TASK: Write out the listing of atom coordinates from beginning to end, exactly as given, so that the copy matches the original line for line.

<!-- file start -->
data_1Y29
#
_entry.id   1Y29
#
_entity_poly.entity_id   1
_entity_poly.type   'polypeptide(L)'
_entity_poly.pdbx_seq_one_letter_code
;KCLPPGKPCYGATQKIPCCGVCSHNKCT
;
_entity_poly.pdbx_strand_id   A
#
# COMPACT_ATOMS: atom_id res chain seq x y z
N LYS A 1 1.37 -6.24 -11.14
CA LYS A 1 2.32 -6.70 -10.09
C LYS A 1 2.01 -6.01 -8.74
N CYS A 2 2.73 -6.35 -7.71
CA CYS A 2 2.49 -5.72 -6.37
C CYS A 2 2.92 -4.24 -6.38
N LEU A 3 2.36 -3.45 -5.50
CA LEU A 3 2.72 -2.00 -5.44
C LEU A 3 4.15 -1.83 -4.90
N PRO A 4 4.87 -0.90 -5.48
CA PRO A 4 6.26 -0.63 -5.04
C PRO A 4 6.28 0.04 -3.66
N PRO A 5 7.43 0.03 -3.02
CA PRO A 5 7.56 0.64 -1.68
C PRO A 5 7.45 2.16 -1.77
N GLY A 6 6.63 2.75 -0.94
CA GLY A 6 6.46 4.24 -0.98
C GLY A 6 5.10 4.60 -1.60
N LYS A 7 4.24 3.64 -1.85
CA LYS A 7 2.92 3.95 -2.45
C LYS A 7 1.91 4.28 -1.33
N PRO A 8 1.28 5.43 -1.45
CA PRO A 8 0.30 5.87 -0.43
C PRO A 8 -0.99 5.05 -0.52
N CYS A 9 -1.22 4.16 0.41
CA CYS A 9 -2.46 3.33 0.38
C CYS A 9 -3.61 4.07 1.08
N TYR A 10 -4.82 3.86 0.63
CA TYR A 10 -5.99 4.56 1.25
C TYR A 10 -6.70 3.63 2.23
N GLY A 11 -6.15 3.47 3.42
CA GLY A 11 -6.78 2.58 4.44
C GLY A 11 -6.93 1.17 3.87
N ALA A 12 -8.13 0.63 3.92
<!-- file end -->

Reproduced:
data_1Y29
#
_entry.id   1Y29
#
_entity_poly.entity_id   1
_entity_poly.type   'polypeptide(L)'
_entity_poly.pdbx_seq_one_letter_code
;KCLPPGKPCYGATQKIPCCGVCSHNKCT
;
_entity_poly.pdbx_strand_id   A
#
# COMPACT_ATOMS: atom_id res chain seq x y z
N LYS A 1 1.37 -6.24 -11.14
CA LYS A 1 2.32 -6.70 -10.09
C LYS A 1 2.01 -6.01 -8.74
N CYS A 2 2.73 -6.35 -7.71
CA CYS A 2 2.49 -5.72 -6.37
C CYS A 2 2.92 -4.24 -6.38
N LEU A 3 2.36 -3.45 -5.50
CA LEU A 3 2.72 -2.00 -5.44
C LEU A 3 4.15 -1.83 -4.90
N PRO A 4 4.87 -0.90 -5.48
CA PRO A 4 6.26 -0.63 -5.04
C PRO A 4 6.28 0.04 -3.66
N PRO A 5 7.43 0.03 -3.02
CA PRO A 5 7.56 0.64 -1.68
C PRO A 5 7.45 2.16 -1.77
N GLY A 6 6.63 2.75 -0.94
CA GLY A 6 6.46 4.24 -0.98
C GLY A 6 5.10 4.60 -1.60
N LYS A 7 4.24 3.64 -1.85
CA LYS A 7 2.92 3.95 -2.45
C LYS A 7 1.91 4.28 -1.33
N PRO A 8 1.28 5.43 -1.45
CA PRO A 8 0.30 5.87 -0.43
C PRO A 8 -0.99 5.05 -0.52
N CYS A 9 -1.22 4.16 0.41
CA CYS A 9 -2.46 3.33 0.38
C CYS A 9 -3.61 4.07 1.08
N TYR A 10 -4.82 3.86 0.63
CA TYR A 10 -5.99 4.56 1.25
C TYR A 10 -6.70 3.63 2.23
N GLY A 11 -6.15 3.47 3.42
CA GLY A 11 -6.78 2.58 4.44
C GLY A 11 -6.93 1.17 3.87
N ALA A 12 -8.13 0.63 3.92